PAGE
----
For data sets demonstrating inequality, it may be difficult to analyze certain sections of data. For example, the graph above has a long left-skewed tail, making it difficult to examine changes in equality for this section of data.

Advantages and Disadvantages of the Lorenz Curve

Advantages of the Lorenz Curve

A Lorenz curve provides detailed information about the distribution of wealth or income across a population. It visually displays the variations from equality precisely at each percentile.

The underlying data for a Lorenz curve is necessary to calculate the Gini coefficient. Lorenz curves can be prepared for any geographical region, which may be important for assessing tax brackets.

The Lorenz curve maintains the anonymity of surveyed individuals and can demonstrate how public policy has changed inequality at various points along the curve.

Disadvantages of the Lorenz Curve

Constructing a Lorenz curve involves fitting a continuous function to incomplete data, which may not accurately represent the true distribution of income. The shape of the curve can be sensitive to the quality and sample size of the data and the mathematical assumptions used.

The Lorenz curve may not clearly demonstrate changes in inequality over time, even if two Gini coefficients are the same. Different areas of the Gini coefficient area may have equal size but vary in appearance.

  • Visually depicts inequality across a population
  • Assists in calculating the Gini coefficient
  • May inform public policy changes and tax brackets
  • Maintains anonymity of surveyed individuals
  • Can demonstrate changes in inequality over time
  • Sample data may not appropriately reflect the overall population
  • May require extensive data collection
  • May require estimation or preparer inference
  • May mislead analysts due to varying shapes and sizes of the Gini coefficient area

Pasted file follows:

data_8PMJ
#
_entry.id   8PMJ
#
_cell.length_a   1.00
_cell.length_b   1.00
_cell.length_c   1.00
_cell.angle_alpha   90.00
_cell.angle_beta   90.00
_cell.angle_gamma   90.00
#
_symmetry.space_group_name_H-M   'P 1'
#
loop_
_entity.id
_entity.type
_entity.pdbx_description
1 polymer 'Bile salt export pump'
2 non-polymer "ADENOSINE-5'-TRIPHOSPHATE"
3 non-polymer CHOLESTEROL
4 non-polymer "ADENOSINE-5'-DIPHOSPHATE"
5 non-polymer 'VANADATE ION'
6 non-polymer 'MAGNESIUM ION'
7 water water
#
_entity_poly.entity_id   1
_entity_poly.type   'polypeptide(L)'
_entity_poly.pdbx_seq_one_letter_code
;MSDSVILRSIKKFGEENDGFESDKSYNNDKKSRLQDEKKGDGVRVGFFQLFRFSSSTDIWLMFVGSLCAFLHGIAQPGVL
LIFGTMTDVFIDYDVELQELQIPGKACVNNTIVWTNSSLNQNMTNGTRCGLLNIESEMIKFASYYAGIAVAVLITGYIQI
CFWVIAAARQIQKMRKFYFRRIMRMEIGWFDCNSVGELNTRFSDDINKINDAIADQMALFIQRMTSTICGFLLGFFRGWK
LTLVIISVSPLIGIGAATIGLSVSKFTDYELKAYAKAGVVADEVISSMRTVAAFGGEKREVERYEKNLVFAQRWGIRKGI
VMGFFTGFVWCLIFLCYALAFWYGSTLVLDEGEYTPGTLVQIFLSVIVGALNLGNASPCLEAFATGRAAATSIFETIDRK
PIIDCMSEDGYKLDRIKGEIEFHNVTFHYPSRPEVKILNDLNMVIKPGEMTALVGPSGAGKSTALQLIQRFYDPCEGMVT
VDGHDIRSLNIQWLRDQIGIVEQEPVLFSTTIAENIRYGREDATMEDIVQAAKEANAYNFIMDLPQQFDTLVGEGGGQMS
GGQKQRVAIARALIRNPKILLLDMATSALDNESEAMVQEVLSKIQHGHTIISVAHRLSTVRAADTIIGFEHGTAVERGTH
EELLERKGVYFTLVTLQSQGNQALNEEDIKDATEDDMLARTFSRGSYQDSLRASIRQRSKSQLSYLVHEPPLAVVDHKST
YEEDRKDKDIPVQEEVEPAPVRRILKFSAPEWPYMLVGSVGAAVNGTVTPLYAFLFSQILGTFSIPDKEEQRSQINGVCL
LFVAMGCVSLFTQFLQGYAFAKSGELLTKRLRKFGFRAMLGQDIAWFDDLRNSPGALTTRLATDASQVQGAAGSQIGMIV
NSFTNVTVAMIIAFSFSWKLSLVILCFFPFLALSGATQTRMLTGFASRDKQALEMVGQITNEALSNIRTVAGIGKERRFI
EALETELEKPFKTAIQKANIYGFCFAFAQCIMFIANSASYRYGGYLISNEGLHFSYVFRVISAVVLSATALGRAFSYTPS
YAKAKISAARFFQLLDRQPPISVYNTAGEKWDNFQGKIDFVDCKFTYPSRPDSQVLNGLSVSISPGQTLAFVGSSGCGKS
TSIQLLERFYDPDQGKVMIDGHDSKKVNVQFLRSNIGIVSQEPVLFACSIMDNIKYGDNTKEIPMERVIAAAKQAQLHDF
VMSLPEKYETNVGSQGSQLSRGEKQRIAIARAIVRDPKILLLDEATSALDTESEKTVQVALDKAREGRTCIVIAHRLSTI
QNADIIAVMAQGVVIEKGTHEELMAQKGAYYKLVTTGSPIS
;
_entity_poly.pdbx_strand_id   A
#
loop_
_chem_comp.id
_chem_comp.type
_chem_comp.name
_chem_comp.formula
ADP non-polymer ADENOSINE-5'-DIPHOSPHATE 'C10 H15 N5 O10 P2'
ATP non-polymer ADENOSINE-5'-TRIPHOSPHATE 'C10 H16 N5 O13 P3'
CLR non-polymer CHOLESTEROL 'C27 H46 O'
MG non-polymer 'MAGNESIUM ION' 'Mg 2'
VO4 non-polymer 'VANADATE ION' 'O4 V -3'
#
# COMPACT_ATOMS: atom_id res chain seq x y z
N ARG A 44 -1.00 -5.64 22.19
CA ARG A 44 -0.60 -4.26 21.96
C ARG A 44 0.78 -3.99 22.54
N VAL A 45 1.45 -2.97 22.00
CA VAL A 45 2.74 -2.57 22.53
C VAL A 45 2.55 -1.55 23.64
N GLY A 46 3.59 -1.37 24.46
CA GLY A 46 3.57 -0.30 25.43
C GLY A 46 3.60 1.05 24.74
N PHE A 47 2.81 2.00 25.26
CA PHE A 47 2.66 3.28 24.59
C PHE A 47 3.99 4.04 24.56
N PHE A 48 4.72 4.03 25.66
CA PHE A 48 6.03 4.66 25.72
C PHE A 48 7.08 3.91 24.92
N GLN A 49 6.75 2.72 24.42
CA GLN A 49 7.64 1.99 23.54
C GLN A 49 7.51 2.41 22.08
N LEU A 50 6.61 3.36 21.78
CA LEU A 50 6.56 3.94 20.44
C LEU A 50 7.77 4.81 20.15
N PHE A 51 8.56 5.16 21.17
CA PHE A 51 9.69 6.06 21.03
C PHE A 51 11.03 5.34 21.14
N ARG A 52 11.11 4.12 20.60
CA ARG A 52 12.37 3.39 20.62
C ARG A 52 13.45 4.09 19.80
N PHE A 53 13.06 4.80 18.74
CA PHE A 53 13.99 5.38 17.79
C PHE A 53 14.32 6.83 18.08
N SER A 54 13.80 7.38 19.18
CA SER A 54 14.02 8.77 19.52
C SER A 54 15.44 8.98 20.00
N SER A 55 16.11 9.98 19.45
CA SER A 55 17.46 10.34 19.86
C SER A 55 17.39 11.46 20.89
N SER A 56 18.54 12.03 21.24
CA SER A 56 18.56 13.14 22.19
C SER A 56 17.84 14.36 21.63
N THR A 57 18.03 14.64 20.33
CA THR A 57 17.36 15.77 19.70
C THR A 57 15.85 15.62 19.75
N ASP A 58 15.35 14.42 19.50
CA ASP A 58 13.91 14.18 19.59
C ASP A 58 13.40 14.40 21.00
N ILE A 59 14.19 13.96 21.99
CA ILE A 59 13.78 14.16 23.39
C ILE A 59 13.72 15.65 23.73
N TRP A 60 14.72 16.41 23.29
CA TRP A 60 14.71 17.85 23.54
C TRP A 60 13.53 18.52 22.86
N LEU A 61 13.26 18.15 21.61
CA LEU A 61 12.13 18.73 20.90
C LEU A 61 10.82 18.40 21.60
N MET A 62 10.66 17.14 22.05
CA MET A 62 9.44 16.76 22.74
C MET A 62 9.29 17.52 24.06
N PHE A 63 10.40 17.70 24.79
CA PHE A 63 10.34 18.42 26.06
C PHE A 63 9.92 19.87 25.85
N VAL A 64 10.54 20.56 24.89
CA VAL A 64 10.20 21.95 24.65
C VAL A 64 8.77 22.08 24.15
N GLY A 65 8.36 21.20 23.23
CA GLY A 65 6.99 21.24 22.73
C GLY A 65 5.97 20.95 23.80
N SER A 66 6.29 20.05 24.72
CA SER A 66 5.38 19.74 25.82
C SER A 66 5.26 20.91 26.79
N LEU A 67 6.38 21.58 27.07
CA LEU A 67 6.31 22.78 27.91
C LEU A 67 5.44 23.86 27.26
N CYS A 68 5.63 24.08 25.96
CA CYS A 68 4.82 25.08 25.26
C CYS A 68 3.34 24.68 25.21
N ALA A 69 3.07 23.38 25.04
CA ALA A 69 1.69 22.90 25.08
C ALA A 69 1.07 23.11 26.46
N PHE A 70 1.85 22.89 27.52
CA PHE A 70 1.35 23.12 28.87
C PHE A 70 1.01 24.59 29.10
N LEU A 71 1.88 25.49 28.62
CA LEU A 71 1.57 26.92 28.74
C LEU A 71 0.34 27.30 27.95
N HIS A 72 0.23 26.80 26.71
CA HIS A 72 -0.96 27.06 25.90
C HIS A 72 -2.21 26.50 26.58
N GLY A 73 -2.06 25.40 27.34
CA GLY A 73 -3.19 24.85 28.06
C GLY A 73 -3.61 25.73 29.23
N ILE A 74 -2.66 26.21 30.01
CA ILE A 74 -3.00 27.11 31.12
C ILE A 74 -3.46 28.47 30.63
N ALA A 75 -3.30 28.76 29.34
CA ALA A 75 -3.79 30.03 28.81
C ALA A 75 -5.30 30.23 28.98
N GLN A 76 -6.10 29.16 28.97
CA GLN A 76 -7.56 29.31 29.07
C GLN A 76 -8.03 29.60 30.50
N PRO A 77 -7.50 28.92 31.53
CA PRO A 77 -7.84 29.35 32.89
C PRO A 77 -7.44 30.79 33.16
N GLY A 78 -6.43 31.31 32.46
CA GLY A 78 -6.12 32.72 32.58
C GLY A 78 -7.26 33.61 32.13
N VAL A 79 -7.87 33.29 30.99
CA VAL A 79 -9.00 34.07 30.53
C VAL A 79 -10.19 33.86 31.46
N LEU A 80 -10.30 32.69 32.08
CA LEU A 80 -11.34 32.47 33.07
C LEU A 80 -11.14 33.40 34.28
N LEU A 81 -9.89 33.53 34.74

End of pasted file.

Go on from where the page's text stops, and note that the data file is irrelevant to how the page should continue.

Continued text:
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Lorenz Curve Example

The curve above shows a continuous Lorenz curve for income distribution in Brazil as of 2020. At the 55th income percentile, the Lorenz curve estimates that the bottom 55% of the population takes in 22.39% of the nation’s total income. At the 99th percentile, the top 1% takes in 11.68% of Brazil’s income. The approximate Gini coefficient for Brazil in 2020 is around 0.5 or 50%.

Why Is the Lorenz Curve Important?

The Lorenz curve represents the level of economic inequality in society. As the curve moves away from the baseline, the level of inequality increases.

How Does the Lorenz Curve Measure Inequality?

The Lorenz curve visually represents the distribution of income or wealth in a society. The further the curve moves from the baseline, the higher the level of inequality.

Who Uses Lorenz Curves?

Government agencies use Lorenz curves to understand net worth and income distributions within their country. Lorenz curves inform governments about the impact of public policy and the establishment of tax brackets.

How Is a Lorenz Curve Calculated?

A Lorenz curve is calculated by fitting a curve to a relatively large sample size. There is no single universal curve formula, and the curve may look different for different data sets.

The Bottom Line

A Lorenz curve is a common method of visually analyzing inequality distributions. It graphically shows the distribution of a given data set and helps calculate the Gini coefficient to analyze inequality mathematically.